It is ironic, I sometimes think, that the time of the greatest local bounty coincides with the least number of customers. So, if you can at all do not forget about us, take us with you if you are going on a staycation or better still, let us deliver to you there. Please tell your friends, neighbours and families about us as every extra box helps us survive the summer.
During the height of the stress of the pandemic there was no time, and we were busy to the point of breaking, but now with a little space to think the realisation that we have run a marathon without the training is hitting home.
I have harvested a sum total of about two cucumbers so far this season. Thankfully, the farm team have been doing epic work and that has allowed me to be jumping around between so many different things.
Now we are trying to catch up with the growth. Thinking and putting the structures in place that will allow us to stabilise and grow is more important than ever. Conscious change is harder than change that is forced upon you, this is thought lead, painstaking change, it requires a great deal of energy and like all change it is hard and takes time. Ultimately though, it is a good thing.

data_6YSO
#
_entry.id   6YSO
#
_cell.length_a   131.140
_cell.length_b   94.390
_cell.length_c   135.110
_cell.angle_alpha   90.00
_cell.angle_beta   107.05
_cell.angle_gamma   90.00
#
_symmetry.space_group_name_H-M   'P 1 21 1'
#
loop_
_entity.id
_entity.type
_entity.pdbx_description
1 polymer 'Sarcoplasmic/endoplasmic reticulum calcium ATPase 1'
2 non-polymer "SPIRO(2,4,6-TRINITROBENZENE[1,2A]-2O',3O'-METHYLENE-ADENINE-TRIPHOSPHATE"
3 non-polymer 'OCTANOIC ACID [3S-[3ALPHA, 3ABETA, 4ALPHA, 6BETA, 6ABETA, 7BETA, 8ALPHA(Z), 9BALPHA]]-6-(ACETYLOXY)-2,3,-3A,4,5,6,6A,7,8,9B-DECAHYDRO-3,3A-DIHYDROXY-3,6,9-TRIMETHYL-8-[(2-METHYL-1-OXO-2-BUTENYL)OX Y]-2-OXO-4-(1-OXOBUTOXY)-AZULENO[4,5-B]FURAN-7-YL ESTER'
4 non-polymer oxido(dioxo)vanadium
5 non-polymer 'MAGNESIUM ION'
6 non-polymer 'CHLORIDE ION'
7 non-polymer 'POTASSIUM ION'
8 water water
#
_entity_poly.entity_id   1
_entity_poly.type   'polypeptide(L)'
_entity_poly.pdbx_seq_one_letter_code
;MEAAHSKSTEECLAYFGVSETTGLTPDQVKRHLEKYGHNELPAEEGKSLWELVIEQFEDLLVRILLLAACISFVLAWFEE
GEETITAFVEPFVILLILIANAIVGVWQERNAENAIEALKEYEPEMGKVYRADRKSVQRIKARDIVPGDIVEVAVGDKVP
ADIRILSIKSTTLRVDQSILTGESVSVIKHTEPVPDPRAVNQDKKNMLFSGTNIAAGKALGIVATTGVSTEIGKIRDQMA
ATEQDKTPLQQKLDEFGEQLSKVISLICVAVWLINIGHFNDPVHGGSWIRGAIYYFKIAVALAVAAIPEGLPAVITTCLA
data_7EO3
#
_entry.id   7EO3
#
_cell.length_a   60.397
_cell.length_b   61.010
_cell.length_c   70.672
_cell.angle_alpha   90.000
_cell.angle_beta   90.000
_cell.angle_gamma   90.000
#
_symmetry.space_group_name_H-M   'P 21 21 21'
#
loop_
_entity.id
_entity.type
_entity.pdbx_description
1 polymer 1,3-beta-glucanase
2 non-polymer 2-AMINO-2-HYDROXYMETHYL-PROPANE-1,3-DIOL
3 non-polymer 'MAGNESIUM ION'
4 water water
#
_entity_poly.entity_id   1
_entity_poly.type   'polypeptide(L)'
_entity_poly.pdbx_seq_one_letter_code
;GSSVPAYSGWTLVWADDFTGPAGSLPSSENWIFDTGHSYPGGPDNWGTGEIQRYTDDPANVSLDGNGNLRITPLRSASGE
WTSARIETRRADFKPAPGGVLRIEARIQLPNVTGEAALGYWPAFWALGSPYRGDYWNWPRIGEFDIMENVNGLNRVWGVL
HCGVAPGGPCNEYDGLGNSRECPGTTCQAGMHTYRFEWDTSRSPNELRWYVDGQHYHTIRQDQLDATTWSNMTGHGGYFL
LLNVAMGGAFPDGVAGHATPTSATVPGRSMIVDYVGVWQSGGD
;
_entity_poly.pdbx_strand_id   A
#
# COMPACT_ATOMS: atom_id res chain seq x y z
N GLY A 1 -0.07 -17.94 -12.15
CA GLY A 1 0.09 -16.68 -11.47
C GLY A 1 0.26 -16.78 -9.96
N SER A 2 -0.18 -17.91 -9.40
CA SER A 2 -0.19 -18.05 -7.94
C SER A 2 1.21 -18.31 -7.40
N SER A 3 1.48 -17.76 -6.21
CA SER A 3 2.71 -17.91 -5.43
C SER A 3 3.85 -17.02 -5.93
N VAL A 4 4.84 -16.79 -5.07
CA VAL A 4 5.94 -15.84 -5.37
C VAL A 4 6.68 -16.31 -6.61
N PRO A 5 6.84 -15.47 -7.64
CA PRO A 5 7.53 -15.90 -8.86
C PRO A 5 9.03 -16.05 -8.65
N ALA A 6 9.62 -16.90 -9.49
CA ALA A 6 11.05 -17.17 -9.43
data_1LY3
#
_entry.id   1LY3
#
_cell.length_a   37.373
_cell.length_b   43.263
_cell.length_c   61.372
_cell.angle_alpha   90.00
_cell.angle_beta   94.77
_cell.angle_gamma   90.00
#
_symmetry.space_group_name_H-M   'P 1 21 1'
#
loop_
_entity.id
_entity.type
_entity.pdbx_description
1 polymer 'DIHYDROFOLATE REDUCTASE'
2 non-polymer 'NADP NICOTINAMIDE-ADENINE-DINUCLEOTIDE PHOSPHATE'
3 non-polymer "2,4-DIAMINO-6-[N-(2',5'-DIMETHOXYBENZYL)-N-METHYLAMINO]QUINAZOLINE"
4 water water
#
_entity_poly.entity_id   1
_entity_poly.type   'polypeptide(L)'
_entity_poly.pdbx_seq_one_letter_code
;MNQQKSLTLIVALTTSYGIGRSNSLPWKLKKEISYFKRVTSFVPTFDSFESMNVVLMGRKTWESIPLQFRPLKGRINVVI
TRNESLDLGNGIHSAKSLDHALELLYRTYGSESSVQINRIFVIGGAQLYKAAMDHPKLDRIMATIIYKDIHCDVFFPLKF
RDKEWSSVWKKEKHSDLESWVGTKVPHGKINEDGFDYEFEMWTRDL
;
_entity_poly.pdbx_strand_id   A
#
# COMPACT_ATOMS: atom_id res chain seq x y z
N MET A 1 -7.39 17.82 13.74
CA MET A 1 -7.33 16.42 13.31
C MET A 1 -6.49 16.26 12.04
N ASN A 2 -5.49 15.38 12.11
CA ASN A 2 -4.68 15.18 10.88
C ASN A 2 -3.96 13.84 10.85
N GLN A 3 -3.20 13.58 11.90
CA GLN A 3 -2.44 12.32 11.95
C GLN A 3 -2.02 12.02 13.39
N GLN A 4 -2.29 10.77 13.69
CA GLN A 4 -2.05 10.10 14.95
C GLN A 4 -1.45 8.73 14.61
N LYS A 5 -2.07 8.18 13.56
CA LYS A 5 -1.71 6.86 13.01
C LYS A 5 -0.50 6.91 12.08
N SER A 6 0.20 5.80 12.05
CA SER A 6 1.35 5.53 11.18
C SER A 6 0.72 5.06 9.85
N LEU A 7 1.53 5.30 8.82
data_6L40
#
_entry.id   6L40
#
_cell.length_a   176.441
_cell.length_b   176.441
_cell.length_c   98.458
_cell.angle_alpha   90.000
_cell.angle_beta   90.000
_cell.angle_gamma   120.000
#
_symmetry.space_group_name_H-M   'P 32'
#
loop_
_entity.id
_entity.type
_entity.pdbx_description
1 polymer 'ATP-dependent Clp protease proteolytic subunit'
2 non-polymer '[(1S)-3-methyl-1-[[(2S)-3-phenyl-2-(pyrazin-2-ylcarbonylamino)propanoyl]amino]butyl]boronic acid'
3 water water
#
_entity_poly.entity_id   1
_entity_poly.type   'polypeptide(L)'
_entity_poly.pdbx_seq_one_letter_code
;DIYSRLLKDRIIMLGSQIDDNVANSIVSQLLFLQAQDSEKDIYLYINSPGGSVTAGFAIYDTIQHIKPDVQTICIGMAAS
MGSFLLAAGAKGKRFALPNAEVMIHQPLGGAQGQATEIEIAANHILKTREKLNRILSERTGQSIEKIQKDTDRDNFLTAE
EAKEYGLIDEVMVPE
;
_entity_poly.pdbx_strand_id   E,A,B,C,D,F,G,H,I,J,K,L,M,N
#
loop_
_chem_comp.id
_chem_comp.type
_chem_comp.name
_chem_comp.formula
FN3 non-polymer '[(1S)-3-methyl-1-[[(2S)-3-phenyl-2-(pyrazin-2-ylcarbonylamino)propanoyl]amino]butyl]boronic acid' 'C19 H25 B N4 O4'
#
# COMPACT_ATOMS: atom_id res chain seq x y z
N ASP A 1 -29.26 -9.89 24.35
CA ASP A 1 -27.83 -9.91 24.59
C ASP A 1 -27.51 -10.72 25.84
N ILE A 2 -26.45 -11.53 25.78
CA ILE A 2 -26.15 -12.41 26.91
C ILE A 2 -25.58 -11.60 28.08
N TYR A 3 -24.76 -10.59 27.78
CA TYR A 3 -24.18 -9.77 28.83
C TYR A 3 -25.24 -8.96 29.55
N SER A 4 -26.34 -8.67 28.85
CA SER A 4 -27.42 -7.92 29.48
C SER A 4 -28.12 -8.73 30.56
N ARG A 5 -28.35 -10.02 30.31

We as a sustainable food producer now have an opportunity to make a big difference in our corner of the world. This opportunity to have a real positive impact on the environment has been handed to us by you. To that end we have an obligation to make it work.
There is absolutely no question that the easiest route is to leave things as they are and keep doing things the way we always have. But this approach means we are not innovating in how we grow food or in how we get the food to you. Without constant forward motion we cannot hope to compete or survive against the supermarkets and their consistent devaluation of fresh food.
Often the price of growth is having to do things you do not necessarily like or want to do
(at least initially), it can pull you away from what you love and that is a big sacrifice.
I love being out in the fields watching the crops, understanding what is going on and if I am honest, I love driving the tractors (who would not I guess) but recently there has been little time for that. So, is the price of progress worth it?
On the farm it is clear. The price is worth it, and it is seen in better crops, improved biodiversity, more trees and hedgerows and strangely more people. Because of the innovation we have a better farm and this year we have even more to harvest and some of the best crops ever. Now the time of full harvest is upon us, and we are so busy in the fields.
This week we have had 10 people in the fields. We have been weeding, planting, preparing ground, tying up cucumbers and tomatoes and of course harvesting. It is local people (this year we have loads of local teenagers join the team) harvesting local food.
As always thank you for your support.